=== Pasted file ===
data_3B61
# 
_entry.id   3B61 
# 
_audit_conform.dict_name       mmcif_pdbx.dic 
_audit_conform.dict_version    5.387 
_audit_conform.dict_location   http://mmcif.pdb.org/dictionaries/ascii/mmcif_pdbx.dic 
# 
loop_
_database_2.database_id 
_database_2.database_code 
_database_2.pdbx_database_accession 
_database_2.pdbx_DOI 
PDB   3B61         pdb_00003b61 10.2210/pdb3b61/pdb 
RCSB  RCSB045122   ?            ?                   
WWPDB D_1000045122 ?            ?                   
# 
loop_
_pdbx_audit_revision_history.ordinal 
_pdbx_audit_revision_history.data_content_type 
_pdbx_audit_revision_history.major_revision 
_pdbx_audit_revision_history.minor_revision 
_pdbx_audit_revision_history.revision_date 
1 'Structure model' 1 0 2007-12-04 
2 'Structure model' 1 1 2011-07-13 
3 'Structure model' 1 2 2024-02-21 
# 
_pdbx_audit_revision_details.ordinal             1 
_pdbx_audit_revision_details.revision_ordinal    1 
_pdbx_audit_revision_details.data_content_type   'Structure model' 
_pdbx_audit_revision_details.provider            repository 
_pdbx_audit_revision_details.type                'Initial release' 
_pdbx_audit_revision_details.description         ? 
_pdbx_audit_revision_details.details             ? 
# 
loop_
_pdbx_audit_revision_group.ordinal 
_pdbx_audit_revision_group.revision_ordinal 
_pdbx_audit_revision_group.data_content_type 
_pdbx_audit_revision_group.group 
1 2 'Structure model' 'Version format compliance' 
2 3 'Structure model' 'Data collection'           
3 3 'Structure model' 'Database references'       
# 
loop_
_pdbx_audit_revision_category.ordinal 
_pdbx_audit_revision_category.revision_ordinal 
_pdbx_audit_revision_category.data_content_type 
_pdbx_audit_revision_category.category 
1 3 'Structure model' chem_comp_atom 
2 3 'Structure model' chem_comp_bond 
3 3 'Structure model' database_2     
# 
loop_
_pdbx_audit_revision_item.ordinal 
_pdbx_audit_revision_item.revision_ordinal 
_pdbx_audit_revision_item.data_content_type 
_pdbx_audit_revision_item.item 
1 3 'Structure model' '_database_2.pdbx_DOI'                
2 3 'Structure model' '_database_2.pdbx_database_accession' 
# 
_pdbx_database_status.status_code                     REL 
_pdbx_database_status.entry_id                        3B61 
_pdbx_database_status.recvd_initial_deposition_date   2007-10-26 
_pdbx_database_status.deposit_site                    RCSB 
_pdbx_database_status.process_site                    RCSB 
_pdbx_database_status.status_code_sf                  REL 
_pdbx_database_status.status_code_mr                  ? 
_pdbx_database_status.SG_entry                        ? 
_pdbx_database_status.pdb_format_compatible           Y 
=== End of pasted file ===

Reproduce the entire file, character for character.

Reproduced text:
data_3B61
# 
_entry.id   3B61 
# 
_audit_conform.dict_name       mmcif_pdbx.dic 
_audit_conform.dict_version    5.387 
_audit_conform.dict_location   http://mmcif.pdb.org/dictionaries/ascii/mmcif_pdbx.dic 
# 
loop_
_database_2.database_id 
_database_2.database_code 
_database_2.pdbx_database_accession 
_database_2.pdbx_DOI 
PDB   3B61         pdb_00003b61 10.2210/pdb3b61/pdb 
RCSB  RCSB045122   ?            ?                   
WWPDB D_1000045122 ?            ?                   
# 
loop_
_pdbx_audit_revision_history.ordinal 
_pdbx_audit_revision_history.data_content_type 
_pdbx_audit_revision_history.major_revision 
_pdbx_audit_revision_history.minor_revision 
_pdbx_audit_revision_history.revision_date 
1 'Structure model' 1 0 2007-12-04 
2 'Structure model' 1 1 2011-07-13 
3 'Structure model' 1 2 2024-02-21 
# 
_pdbx_audit_revision_details.ordinal             1 
_pdbx_audit_revision_details.revision_ordinal    1 
_pdbx_audit_revision_details.data_content_type   'Structure model' 
_pdbx_audit_revision_details.provider            repository 
_pdbx_audit_revision_details.type                'Initial release' 
_pdbx_audit_revision_details.description         ? 
_pdbx_audit_revision_details.details             ? 
# 
loop_
_pdbx_audit_revision_group.ordinal 
_pdbx_audit_revision_group.revision_ordinal 
_pdbx_audit_revision_group.data_content_type 
_pdbx_audit_revision_group.group 
1 2 'Structure model' 'Version format compliance' 
2 3 'Structure model' 'Data collection'           
3 3 'Structure model' 'Database references'       
# 
loop_
_pdbx_audit_revision_category.ordinal 
_pdbx_audit_revision_category.revision_ordinal 
_pdbx_audit_revision_category.data_content_type 
_pdbx_audit_revision_category.category 
1 3 'Structure model' chem_comp_atom 
2 3 'Structure model' chem_comp_bond 
3 3 'Structure model' database_2     
# 
loop_
_pdbx_audit_revision_item.ordinal 
_pdbx_audit_revision_item.revision_ordinal 
_pdbx_audit_revision_item.data_content_type 
_pdbx_audit_revision_item.item 
1 3 'Structure model' '_database_2.pdbx_DOI'                
2 3 'Structure model' '_database_2.pdbx_database_accession' 
# 
_pdbx_database_status.status_code                     REL 
_pdbx_database_status.entry_id                        3B61 
_pdbx_database_status.recvd_initial_deposition_date   2007-10-26 
_pdbx_database_status.deposit_site                    RCSB 
_pdbx_database_status.process_site                    RCSB 
_pdbx_database_status.status_code_sf                  REL 
_pdbx_database_status.status_code_mr                  ? 
_pdbx_database_status.SG_entry                        ? 
_pdbx_database_status.pdb_format_compatible           Y 